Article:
Top costumes for Halloween: Nicki Minaj, Angry Birds, Captain America top 2011 lists

Top costumes for Halloween: The best selling Halloween costumes for 2011 range from rapper Nicki Minaj to Angry Birds, depending on the source.

REUTERS/Steve Marcus
Singer Nicki Minaj performs in Las Vegas, Nevada in September 2011.

The hottest Halloween costume in 2011?

Rapper Nicki Minaj is the No. 1 most popular search for Halloween costumes on Google, according to the New York Daily News.

There are very few off-the-shelf Nicki Minaj costumes, but plenty of online marketers are stepping in to fill the Niki Minaj prepackaged void. "In a tutorial with 300,000 views, a YouTube poster shares tips on applying vibrant makeup, picking the perfect pink-infused outfit (down to the animal-print shoes) and finding the right wig," notes the New York Daily News.

But which Halloween costumes are the bestsellers depends on your source, when you conduct the research, and how you slice and dice the data.

According to Time, the most popular Google searches for Halloween costume: 1. Angry Birds 2. Black Swan, 3. Playboy Bunny.

Nicki Minaj doesn't show up until No. 4, according to Time.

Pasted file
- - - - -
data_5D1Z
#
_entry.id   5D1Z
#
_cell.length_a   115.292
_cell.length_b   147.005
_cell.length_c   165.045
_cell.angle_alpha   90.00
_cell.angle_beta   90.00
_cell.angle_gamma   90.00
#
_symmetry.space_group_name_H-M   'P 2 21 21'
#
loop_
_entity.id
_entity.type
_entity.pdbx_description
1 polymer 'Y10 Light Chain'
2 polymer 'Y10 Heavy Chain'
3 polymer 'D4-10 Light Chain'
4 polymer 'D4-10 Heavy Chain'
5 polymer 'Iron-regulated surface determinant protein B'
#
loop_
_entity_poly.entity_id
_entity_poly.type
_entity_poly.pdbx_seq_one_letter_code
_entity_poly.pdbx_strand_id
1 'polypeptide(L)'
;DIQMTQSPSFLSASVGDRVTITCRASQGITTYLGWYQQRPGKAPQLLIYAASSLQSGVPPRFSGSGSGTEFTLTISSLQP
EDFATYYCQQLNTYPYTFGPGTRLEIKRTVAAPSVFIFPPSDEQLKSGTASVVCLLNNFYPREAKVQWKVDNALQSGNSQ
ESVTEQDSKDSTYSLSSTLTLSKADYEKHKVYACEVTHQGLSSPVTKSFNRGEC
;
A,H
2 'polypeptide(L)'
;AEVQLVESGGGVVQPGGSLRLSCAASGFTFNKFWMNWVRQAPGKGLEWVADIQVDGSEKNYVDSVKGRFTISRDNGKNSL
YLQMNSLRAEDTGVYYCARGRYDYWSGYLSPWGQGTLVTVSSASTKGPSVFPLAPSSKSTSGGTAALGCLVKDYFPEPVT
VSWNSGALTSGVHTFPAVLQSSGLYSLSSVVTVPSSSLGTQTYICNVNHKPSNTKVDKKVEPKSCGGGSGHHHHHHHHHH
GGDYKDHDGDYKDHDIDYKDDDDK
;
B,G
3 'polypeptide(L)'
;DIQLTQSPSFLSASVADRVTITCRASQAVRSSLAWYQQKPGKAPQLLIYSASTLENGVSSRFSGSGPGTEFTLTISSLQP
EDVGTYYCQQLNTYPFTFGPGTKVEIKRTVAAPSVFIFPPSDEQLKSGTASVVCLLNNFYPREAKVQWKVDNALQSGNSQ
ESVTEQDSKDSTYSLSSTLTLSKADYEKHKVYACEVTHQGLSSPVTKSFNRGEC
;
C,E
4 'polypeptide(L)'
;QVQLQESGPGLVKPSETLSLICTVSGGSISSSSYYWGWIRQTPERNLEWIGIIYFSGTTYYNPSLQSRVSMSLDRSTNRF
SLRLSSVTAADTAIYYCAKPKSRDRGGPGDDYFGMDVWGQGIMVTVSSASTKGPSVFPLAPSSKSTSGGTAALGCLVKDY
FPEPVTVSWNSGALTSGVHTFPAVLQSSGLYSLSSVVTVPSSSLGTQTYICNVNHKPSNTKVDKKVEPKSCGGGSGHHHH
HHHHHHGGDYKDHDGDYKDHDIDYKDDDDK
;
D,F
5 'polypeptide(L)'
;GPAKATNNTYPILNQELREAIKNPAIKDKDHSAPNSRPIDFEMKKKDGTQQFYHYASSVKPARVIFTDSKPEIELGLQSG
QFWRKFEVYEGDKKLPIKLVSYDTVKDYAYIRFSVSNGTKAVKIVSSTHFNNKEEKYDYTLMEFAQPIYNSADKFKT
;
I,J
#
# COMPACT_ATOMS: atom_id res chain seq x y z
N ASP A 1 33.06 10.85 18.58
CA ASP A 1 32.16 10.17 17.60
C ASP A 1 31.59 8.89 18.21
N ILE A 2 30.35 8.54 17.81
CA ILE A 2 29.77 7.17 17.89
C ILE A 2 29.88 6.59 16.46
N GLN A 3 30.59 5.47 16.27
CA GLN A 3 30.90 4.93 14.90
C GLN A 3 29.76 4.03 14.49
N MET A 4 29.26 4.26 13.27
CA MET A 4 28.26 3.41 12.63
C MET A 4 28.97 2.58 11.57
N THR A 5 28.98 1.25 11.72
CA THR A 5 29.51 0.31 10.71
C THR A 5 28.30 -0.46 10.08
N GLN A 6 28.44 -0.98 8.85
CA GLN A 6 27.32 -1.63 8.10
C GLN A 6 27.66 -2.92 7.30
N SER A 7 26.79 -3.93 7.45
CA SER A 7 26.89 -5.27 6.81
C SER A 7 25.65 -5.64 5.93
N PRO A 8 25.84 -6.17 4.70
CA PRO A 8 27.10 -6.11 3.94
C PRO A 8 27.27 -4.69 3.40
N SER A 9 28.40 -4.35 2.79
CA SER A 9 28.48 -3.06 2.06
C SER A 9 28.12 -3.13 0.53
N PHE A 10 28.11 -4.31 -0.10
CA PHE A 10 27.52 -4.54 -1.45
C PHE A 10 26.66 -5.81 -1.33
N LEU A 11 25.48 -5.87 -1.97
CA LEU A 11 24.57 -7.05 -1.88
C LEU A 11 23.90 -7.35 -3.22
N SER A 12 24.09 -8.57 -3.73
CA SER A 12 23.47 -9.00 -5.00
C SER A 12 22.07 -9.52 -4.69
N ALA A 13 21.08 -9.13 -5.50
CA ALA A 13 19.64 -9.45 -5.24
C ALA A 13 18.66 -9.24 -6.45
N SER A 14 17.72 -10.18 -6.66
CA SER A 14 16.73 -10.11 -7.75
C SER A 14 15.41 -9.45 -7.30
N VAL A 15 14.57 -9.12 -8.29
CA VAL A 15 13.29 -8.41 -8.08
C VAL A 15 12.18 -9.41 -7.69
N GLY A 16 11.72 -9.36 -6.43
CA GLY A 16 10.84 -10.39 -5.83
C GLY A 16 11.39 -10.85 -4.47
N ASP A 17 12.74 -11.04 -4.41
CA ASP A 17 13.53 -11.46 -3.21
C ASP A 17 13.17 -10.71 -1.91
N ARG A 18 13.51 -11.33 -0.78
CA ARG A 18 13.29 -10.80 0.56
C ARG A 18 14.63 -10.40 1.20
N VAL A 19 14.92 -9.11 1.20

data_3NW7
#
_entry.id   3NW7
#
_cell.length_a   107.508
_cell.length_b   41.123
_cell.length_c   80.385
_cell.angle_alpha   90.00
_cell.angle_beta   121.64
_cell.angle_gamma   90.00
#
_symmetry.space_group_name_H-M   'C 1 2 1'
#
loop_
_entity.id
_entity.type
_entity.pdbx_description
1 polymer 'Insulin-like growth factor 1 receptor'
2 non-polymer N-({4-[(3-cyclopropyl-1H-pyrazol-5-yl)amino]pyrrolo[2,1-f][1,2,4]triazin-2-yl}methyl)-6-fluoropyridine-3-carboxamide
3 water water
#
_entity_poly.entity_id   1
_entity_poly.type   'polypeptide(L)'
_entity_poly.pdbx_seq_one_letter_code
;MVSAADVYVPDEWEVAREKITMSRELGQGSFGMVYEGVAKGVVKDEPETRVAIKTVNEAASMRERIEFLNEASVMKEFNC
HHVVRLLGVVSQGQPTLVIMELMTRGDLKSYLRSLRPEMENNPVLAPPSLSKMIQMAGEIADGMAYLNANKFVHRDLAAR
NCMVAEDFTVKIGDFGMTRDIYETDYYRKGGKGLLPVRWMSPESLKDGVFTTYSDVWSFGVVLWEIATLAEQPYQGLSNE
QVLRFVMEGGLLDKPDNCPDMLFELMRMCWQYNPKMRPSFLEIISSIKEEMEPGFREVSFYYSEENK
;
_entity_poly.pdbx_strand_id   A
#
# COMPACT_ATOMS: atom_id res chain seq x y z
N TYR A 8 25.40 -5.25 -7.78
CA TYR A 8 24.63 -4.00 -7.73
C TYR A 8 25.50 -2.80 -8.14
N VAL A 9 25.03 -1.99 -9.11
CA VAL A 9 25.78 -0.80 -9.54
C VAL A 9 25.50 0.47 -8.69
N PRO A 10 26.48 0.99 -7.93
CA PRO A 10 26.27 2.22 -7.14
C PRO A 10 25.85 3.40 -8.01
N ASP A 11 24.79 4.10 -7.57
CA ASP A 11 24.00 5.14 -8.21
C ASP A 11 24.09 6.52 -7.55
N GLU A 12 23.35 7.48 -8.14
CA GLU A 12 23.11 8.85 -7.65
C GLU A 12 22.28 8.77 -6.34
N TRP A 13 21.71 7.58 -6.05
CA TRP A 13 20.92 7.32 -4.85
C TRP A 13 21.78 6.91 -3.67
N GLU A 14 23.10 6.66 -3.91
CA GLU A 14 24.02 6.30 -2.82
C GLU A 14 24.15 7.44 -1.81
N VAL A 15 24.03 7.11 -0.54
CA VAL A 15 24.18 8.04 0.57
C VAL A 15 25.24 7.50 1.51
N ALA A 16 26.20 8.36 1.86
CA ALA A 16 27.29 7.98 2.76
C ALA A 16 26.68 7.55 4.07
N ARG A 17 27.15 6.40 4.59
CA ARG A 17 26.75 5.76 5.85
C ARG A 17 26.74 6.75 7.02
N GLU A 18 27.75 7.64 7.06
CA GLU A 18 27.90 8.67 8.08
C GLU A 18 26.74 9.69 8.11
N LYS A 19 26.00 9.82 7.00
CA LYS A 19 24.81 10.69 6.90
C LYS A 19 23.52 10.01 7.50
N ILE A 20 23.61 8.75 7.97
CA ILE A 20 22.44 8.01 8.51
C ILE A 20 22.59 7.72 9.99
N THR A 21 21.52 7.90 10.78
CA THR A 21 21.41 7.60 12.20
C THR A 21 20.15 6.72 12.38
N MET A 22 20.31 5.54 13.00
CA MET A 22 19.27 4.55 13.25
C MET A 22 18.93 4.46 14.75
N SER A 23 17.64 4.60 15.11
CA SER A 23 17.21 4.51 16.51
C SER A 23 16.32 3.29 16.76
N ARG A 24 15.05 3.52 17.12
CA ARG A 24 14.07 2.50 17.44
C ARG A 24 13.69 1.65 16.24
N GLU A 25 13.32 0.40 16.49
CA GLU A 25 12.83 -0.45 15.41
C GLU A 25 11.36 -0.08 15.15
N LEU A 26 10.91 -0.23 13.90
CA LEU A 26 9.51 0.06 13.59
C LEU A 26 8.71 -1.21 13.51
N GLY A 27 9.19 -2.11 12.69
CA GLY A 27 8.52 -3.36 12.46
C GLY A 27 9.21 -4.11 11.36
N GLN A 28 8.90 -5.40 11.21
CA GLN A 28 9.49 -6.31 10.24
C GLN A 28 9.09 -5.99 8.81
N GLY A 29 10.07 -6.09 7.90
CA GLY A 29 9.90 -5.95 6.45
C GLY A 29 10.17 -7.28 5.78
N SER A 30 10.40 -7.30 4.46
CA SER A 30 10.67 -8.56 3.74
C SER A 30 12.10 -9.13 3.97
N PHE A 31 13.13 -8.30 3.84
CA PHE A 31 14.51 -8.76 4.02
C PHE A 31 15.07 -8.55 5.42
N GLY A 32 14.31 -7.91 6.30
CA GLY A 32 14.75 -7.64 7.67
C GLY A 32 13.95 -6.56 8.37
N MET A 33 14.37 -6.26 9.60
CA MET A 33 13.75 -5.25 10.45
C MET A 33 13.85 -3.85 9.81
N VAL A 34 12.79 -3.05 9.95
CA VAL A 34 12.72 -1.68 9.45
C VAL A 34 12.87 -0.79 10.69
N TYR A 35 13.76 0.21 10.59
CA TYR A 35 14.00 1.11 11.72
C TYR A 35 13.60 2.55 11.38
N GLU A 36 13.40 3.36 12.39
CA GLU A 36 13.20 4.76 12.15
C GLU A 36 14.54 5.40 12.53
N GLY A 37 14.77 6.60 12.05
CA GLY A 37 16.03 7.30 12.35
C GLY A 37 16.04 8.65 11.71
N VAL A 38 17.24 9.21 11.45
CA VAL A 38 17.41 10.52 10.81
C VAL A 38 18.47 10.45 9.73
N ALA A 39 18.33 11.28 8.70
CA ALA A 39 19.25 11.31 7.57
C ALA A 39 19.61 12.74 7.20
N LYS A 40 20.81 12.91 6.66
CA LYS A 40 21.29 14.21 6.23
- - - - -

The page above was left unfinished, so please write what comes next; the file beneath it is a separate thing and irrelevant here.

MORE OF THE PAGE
Check with, the online Halloween bestsellers among adults are Captain America, the Green Lantern, and Where's Waldo. No Nick Minaj in sight. For kids, it's Harry Potter, princesses, and the Green Lantern.

Paul McIntire, sales associate of Halloween City, in West Bloomfield, Mich., told that zombies, vampires, pirates, and medical staff are the most popular costumes for adults in their store.

Whoever you believe, these lists offer a window on the zeitgeist of American pop culture. Movies and television are the prime inspirations.

But zombies?

And why would Captain America, a movie that was No. 8 in terms of box office sales, be a more popular costume than, say, Harry Potter (No. 1 in box office sales). Green Lantern costumes are also selling well (No. 9) in box office sales.

Are Americans seeking refuge in superhero personas during times of economic uncertainty?

The National Retail Federation offers an explanation for zombies: The AMC series "The Walking Dead." "Zombies are everywhere you turn and consumers often take Hollywood and pop-culture and turn it into a costume," Kathy Grannis, spokeswoman for the NRF, told CNN.

According to the NRF, Americans will spend an average of $72.31 on costumes, candy, and decorations – up 9 percent over last year. Total spending for the holiday is expected to reach $6.86 billion, the most in the NRF survey's nine-year history. Halloween, notes the NRF, is no longer just for school-age trick-or-treaters. It's increasingly an adult party holiday.

And Angry Birds? Is an Angry Birds costume another medium for angry Americans – be they tea party activists or those in the Occupy Wall Street movement – to express their frustration? Or does it have something to do with how much screen time this game is getting?

At an estimated 400 million downloads, and counting, this is one of the most popular online games of all time.

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